“Staff need to be able to identify the real issues, who is at risk and who needs help. It is not just about feeding a patient, but observing how they swallow when they eat and drink, and promoting their ability to help themselves.
“Patient safety and quality have to be at the forefront of care, and nurses need the appropriate training and expert support to achieve this,” he added.
However, pre-registration training in the care of older people is currently variable, and depends on the educational organisation attended.
The Florence Nightingale School of Nursing and Midwifery at Kings College London runs a course for senior students specifically on the care of older people. But in many organisations it is embedded into other parts of the curriculum.
Post-registration courses in the care of older people are available to qualified nurses, but again they are often part of other relevant modules, such as continence care, rather than fully-fledged stand-alone courses.
Mr Webster has developed a six-month course designed to help nurses understand the complexities of nursing the acutely ill older person. Run at South Bank University, the six-month course focuses on the key elements that underpin practice, such as falls prevention, privacy, dignity and nutrition.
“We need to have dedicated training to promote the care of older people as a speciality in its own right, because existing training does not support this approach,” said Deborah Morris.
“The pressures placed on NHS nurses, and the immense pace they have to work at, mean it is also difficult for them to take the time out to do training. A lot of nurses struggle to even get the time to do their mandatory training,” she added.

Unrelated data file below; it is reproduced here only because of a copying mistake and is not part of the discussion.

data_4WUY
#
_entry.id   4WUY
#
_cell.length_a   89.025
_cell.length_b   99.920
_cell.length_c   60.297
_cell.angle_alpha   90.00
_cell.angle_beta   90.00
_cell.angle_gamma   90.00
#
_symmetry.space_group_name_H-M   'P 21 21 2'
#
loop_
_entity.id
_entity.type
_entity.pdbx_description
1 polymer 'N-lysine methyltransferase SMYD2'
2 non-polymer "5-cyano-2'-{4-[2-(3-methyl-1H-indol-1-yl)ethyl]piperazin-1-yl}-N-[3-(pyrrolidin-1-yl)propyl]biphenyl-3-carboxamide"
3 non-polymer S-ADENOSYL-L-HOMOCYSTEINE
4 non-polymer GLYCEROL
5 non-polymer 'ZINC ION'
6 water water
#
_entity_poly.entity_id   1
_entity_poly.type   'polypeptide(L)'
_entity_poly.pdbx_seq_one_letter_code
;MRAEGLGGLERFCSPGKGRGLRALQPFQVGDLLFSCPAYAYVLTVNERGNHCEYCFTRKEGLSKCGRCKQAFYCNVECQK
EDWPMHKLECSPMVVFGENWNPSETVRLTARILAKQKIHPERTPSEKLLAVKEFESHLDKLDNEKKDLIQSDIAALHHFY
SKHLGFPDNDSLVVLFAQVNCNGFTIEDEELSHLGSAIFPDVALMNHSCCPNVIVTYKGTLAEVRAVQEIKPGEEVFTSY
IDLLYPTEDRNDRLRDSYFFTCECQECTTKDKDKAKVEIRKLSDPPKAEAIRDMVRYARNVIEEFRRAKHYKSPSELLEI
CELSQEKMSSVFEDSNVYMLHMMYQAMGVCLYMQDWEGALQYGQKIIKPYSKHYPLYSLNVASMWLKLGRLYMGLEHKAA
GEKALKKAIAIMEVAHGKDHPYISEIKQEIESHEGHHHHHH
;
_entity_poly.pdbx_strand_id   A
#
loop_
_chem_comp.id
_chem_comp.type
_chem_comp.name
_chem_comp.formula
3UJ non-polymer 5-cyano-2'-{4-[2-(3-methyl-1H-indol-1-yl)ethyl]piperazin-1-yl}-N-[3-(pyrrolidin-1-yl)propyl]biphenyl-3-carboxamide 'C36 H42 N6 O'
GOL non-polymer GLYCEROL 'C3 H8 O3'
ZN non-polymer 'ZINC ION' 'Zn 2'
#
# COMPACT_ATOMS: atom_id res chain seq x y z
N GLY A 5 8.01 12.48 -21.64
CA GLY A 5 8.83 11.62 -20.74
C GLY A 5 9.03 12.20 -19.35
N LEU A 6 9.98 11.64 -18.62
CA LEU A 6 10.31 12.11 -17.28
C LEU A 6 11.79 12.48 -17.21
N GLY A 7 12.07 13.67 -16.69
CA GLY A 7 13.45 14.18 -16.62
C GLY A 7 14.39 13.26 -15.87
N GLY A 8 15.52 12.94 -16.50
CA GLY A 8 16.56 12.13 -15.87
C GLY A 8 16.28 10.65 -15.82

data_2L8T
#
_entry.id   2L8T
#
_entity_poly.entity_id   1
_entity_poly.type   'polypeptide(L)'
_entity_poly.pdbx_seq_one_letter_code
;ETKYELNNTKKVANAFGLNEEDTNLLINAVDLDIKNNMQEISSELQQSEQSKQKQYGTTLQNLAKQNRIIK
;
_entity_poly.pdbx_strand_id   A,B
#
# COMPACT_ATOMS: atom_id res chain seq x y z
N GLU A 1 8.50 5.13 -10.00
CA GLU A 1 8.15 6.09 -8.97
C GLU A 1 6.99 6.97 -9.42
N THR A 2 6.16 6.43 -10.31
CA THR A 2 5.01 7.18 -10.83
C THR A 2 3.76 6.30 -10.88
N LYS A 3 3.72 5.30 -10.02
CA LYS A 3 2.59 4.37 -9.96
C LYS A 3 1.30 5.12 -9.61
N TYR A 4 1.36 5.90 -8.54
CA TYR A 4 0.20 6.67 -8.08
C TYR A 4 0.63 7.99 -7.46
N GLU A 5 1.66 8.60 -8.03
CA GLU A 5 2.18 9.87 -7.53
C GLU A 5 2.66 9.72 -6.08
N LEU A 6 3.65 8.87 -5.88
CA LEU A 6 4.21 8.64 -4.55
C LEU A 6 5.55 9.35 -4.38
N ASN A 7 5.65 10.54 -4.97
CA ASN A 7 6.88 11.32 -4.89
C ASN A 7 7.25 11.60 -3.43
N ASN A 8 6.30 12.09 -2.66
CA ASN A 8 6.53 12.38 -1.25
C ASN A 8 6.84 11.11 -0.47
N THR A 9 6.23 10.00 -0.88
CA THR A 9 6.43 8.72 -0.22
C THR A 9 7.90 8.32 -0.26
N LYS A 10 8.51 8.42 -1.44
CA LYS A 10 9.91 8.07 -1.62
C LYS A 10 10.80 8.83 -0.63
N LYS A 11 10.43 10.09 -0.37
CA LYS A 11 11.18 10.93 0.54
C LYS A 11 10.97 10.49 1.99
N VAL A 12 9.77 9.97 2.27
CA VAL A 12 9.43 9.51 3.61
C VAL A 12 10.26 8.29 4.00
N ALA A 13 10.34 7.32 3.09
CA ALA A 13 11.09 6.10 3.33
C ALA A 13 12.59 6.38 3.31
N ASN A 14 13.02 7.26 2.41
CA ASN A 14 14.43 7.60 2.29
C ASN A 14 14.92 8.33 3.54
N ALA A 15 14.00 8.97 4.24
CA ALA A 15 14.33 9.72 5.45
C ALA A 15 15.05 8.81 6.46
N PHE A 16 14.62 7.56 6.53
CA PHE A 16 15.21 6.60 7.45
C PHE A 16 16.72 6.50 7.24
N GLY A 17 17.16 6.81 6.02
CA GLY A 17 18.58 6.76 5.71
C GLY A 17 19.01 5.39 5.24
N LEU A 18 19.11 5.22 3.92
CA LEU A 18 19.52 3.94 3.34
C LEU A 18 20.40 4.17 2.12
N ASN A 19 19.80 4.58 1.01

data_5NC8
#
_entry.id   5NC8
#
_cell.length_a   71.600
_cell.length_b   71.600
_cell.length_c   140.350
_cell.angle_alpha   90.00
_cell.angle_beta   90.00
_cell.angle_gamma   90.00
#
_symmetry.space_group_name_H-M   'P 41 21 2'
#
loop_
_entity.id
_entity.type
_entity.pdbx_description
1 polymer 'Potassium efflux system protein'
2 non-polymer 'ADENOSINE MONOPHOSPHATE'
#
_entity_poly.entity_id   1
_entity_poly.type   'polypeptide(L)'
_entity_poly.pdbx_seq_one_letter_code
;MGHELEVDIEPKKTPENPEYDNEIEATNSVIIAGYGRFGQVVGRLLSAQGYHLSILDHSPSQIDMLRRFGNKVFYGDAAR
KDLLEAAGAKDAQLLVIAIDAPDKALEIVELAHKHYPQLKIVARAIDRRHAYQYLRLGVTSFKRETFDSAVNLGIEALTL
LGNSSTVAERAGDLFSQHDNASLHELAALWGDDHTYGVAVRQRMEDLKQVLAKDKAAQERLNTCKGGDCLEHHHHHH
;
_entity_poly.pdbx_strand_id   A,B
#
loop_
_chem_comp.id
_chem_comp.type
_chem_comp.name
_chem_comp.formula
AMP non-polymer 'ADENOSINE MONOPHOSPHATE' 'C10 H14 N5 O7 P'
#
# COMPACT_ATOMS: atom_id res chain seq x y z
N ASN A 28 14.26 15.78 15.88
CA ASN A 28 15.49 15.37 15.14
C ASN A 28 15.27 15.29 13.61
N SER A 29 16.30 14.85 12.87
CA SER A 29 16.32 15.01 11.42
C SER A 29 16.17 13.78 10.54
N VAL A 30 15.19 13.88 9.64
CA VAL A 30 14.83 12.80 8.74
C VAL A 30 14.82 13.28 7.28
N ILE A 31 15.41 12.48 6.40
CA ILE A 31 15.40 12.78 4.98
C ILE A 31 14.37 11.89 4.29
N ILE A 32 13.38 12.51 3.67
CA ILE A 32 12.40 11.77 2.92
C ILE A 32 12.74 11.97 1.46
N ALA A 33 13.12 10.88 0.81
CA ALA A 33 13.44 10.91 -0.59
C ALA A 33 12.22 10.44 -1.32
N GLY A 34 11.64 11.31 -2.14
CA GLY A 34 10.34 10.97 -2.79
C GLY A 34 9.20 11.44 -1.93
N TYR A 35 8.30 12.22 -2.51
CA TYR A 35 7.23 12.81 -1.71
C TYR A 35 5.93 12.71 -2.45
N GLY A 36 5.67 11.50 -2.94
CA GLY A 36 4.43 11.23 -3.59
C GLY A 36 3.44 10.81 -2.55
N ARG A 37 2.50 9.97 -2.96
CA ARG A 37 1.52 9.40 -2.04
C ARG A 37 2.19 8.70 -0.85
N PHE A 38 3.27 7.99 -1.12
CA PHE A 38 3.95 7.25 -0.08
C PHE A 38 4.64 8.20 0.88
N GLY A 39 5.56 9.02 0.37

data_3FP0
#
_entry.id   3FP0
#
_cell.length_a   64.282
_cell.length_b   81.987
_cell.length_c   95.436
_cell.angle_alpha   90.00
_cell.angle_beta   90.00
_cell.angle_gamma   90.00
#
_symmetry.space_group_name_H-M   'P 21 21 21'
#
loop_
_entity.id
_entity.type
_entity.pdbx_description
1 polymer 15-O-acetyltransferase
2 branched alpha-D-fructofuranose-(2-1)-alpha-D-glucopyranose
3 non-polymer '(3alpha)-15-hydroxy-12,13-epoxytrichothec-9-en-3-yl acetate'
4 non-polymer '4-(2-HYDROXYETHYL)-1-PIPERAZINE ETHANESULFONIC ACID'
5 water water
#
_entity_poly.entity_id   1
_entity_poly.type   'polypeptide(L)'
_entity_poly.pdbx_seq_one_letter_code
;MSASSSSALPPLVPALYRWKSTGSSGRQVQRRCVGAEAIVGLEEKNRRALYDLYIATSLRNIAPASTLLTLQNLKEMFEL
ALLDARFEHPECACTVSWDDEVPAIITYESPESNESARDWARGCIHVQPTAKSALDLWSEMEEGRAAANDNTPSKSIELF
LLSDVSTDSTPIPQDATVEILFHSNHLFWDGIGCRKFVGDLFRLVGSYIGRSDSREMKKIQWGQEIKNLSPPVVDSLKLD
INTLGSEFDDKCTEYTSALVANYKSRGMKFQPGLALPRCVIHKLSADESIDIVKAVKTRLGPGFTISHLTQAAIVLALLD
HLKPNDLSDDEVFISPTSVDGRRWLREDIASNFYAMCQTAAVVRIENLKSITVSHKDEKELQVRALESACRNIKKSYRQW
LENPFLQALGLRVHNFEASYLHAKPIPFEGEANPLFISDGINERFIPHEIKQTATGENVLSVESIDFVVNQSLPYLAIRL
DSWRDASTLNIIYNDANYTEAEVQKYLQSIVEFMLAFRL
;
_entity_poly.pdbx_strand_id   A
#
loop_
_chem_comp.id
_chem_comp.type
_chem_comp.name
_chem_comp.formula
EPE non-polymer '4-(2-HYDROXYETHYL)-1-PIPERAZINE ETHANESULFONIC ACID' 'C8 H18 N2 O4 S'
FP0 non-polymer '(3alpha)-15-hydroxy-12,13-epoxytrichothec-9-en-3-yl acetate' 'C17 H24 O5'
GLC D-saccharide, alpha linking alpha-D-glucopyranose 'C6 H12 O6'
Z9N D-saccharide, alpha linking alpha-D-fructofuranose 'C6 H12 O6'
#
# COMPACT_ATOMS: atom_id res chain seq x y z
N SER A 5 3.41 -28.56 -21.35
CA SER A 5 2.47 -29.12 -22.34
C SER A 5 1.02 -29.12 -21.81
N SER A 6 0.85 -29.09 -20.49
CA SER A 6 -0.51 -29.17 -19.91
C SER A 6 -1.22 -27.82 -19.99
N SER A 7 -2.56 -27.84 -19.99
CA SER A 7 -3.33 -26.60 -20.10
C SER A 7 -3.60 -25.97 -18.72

Ms Nazarko added that where training courses do exist, they are often undersubscribed. “There needs to be a root and branch reform of nursing education, at both pre- and post- registration level,” she said.
“Around 80 per cent of service users in the NHS are older people, but there are not enough specialist training modules to reflect this. Nurses looking after older people need more resources to enable them to do their job, including specialist training in things like advanced communication and physiology,’ Ms Nazarko told Nursing Times.
Ms Nazarko added that issues around staff shortages and the number of senior nurses caring for older people also need to be addressed.
“There is huge pressure placed on nurses today, and although older people need greater levels of care, staffing levels have not been increased to reflect this. I would also like to see more nurse consultants for older people employed in the NHS,” she added.
However, improvement may be the way, with several important developments in the pipeline.
From April 2010, all health and adult social care providers will have to meet new quality standards to register with the Care Quality Commission, or face having their services suspended.
As part of this new registration system, the Care Quality Commission will focus a series of special reviews and studies on the dignity agenda, including a review of healthcare needs in the home, and the stroke pathway.
Additionally a full evaluation of seven sites involved in the RCN’s dignity campaign will also be available later this year. Pauline Ford said preliminary results have shown some very promising results.
“Organisations need to hear the messages in reports like the one from the Patients Association and start working towards improving both the patient and staff experience,” she said.
“But we need to move away from a punitive and critical approach and towards one of appreciation, focusing on value systems. Only then can we empower the workforce and deliver effective care,” she added.